Bob gave me these old photos of him taken thirty-some years ago, so I could send them up to one of the social media sites as a ‘throwback.’ In the image above, the cowboy dude on the left was actually an urban cowboy while John Travolta was still having Saturday Night Fever.
The guy in the right side of the image was acting as pilot in command of one of a fleet of aircraft at the flight school where he instructed and did charter flights. Click on the composite image to enlarge.
In the winter time we seldom see any turkey buzzards overhead, since we are on the northern boundary of their range during the colder months. I was out with the camera today taking pictures when I saw this bird flying much lower than normal.
I took a lot of pictures of the buzzard and this one was about the best of the bunch. Click on the image to enlarge.
Turkey Vultures (Cathartes aura) roam over most of the Americas. Excerpt from Wikipedia:
The turkey vulture (Cathartes aura), also known in some North American regions as the turkey buzzard (or just buzzard), and in some areas of the Caribbean as the John crow or carrion crow, is a vulture that is the most widespread of the New World vultures. One of three species in the genus Cathartes of the family Cathartidae, the turkey vulture ranges from southern Canada to the southernmost tip of South America. It inhabits a variety of open and semi-open areas, including subtropical forests, shrublands, pastures, and deserts.
The turkey vulture is a scavenger and feeds almost exclusively on carrion. It finds its food using its keen eyes and sense of smell, flying low enough to detect the gases produced by the beginnings of the process of decay in dead animals. In flight, it uses thermals to move through the air, flapping its wings infrequently. It roosts in large community groups. Lacking a syrinx—the vocal organ of birds—its only vocalizations are grunts or low hisses. It nests in caves, hollow trees, or thickets. Each year it generally raises two chicks, which it feeds by regurgitation. It has very few natural predators. In the United States, the vulture receives legal protection under the Migratory Bird Treaty Act of 1918.
Over the last couple of weeks, we have been experimenting with letting our two small Min-Pins run around in the courtyard without leashes. That worked pretty well and both dogs were fairly well-behaved and responded to commands to keep out of the back part of the courtyard and to go back into the house when called.
Occasionally, Cabela, the little blue female, would push our patience by trying to sneak back into the forbidden zone, but would usually come back if we commanded in a loud voice. Beethoven, our red boy dog, on the other hand, stuck to the implied rules and stayed where he should - until last evening, that is.
We had both dogs out in the courtyard when one of the big dogs that lives up on the hill across the road started barking. At that point, seemingly without effort, Bay Bay jumped up on the front wall to see what was happening. The wall is a little over three feet high at the point where he jumped up.
Ir scared the crap out of me, since he has been known to run off when loose. Luckily, the little dog trusted me enough to let me walk over to the wall and coax him to let me pick him up and bring him back into the house. It could have been way worse had he jumped out of the courtyard and took off toward the barking dog.
As part of the construction and upgrades around the house, we asked for a flagpole. The flagpole was one of several items we had on our ‘wish list.’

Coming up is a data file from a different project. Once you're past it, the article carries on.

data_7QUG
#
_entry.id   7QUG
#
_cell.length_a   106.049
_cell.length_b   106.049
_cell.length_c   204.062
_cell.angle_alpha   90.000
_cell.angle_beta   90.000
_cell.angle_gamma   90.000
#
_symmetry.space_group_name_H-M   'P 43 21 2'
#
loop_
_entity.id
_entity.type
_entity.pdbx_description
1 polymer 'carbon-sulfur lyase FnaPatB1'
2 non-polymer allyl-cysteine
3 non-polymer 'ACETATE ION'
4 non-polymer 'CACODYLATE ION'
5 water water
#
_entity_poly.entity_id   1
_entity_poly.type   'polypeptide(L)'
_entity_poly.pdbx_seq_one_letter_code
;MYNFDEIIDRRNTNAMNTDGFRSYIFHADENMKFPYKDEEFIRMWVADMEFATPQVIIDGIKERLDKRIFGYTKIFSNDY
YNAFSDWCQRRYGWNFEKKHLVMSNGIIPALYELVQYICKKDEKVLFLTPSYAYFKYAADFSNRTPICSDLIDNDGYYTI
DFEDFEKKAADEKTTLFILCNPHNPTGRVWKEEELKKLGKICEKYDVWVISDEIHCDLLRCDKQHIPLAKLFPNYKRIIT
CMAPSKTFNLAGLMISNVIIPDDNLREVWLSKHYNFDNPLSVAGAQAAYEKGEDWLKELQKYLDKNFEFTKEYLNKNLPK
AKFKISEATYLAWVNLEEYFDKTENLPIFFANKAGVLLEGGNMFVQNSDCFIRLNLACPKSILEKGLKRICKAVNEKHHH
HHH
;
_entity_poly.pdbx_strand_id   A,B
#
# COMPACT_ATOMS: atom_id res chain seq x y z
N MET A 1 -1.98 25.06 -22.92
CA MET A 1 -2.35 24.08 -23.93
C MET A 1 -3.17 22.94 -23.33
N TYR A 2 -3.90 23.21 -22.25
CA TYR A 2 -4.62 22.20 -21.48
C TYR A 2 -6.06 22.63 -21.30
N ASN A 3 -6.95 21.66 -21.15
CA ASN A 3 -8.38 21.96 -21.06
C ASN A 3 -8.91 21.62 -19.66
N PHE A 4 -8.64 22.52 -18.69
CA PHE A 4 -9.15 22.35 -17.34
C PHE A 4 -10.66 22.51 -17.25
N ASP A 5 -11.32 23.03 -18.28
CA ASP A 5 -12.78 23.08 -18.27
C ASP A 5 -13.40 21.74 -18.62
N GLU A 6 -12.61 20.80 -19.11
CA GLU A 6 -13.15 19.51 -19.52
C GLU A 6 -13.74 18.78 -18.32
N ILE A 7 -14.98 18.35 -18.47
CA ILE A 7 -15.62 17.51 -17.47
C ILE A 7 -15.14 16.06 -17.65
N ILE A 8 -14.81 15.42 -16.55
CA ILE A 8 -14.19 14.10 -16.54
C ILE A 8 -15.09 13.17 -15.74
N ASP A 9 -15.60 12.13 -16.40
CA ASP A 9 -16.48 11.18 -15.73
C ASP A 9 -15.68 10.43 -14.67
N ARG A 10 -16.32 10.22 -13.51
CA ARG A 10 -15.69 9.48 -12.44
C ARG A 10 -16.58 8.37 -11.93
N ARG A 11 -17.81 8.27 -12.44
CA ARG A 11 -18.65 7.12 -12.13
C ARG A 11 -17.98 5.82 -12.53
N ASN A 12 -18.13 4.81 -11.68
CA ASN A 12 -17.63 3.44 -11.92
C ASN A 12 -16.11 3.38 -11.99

Yesterday, the concrete crew poured a three-foot pad around a sleeve as a base for the staff. Today, the flagpole crew brought the new staff, complete with an eagle at the top.
I brought out the two flags we planned to fly and the guys installed the metallic hooks on the pulley rope. They had just recently painted the pole silver and since the paint was still drying, we had to postpone flying the flags for a couple of days.
So, on Friday or thereabouts, we will hoist Old Glory and the Arizona State Banner. Verna also wants to get some other flags to fly, like the Arizona Diamondbacks and Arizona Cardinals team flags which she will hoist for special events as they arise.
As long as they keep coming, I’ll photograph and post our desert cactus flowers. This is a cholla flower I photographed a couple of days ago. Click on the image to enlarge.
Snippet from eNature.com:
Opuntia acanthocarpa - buckhorn cholla
The main trunk of this tree-like cactus is short and erect; branching open and low to ground. Branches are cylindrical; the joints light green.
Habit: native perennial shrub; succulent stems, in segments 4-20 in (10-50 cm) tall by 0.75-1.25 in (2-3 cm) diameter; new growth is gray-green to purple-green; old growth has rough, scaly, brownish black bark.
Flower: delicate, lemon yellow to copper to red to pink, 2-3 in (5-7.5 cm) wide.
While we have the RV drive under construction, we parked the trailer across the road on our other lot. I was in the courtyard when I took a pair of images which I merged into this anaglyph image.
Tomorrow, the concrete crew will finish the last section of the RV driveway. About a week after that, we can pull the trailer into it’s place on the drive next to the hookups.
You will need your free pair of 3D glasses to view the image (click image to enlarge). As usual, I have posted a 2D version here.
The Mama and the Daddy have let Cabela and me go out into the courtyard without leashes or being carried. This is good. I can lay down in the sunlight and be warm and relax. Cabela just runs around sniffing everything. Click on us to make us big.
The Daddy says that we still don’t have the back gate but he is trusting us to be good dogs and keep away from there. Daddy also says there will be a new gate soon and that we might be able to just run around the courtyard to our heart’s content. Cabela and I will like that.